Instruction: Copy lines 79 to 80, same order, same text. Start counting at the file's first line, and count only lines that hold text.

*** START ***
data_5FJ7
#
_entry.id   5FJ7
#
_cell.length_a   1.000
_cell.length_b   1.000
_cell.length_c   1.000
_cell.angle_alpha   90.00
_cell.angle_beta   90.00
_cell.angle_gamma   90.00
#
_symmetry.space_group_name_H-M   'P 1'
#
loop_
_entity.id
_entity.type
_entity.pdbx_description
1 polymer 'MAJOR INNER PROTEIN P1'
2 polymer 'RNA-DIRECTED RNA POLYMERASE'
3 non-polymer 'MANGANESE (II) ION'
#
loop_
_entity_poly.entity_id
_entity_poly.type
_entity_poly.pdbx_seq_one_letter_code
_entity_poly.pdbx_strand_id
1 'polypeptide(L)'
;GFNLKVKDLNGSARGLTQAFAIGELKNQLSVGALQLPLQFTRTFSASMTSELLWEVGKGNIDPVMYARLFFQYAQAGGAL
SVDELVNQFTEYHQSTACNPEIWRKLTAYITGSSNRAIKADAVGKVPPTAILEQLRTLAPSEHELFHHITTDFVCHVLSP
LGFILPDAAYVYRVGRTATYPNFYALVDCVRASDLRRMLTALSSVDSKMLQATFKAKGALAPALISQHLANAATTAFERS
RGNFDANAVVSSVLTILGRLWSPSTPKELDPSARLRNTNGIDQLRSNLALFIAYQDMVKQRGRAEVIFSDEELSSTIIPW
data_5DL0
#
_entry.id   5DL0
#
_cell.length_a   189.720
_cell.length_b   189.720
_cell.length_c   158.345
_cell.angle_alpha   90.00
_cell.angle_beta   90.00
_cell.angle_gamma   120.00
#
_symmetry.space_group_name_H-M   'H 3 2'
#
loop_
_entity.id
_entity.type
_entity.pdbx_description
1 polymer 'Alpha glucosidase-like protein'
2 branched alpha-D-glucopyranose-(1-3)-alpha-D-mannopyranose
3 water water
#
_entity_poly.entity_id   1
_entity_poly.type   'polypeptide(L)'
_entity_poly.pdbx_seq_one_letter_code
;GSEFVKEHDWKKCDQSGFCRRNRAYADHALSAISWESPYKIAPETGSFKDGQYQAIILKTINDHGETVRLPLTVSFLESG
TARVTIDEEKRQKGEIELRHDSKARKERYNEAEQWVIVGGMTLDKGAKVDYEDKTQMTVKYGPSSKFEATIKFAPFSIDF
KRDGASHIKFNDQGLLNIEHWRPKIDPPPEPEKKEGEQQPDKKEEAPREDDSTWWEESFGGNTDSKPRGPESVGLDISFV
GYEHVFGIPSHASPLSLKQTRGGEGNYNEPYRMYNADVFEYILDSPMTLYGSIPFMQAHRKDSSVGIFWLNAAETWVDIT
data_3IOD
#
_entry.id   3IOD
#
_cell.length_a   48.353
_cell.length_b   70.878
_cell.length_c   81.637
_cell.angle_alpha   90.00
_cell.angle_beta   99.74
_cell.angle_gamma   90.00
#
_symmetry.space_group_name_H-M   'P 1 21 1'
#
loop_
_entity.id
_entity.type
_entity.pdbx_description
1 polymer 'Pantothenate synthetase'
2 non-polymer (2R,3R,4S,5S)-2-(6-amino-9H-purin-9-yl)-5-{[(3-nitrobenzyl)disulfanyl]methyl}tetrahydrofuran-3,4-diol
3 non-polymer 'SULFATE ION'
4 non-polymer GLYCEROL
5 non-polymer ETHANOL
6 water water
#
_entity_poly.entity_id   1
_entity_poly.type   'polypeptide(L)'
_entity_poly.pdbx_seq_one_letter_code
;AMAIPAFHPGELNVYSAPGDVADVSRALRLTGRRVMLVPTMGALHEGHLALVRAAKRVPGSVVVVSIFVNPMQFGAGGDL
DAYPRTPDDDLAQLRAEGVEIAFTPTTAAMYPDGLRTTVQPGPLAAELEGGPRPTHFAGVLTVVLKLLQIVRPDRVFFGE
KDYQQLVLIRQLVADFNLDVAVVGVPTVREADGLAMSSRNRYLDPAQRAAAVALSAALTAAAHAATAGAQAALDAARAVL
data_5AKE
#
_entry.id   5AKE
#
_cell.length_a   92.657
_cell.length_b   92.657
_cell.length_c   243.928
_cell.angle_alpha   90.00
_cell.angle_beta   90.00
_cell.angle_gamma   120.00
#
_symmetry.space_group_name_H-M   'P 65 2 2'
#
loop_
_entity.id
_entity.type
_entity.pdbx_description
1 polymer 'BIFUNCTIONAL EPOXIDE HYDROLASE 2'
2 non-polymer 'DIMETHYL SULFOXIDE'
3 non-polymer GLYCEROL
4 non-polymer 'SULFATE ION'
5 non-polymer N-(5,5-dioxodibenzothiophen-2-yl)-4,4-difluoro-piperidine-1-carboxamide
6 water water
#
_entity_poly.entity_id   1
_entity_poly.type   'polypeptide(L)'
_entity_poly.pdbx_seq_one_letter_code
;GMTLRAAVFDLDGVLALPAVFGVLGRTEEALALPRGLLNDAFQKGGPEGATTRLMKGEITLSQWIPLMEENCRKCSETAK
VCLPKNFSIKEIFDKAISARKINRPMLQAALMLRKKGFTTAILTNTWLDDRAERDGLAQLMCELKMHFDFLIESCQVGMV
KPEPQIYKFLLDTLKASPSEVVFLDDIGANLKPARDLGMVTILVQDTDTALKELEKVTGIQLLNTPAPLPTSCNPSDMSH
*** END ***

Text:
3 non-polymer 'SULFATE ION'
4 non-polymer GLYCEROL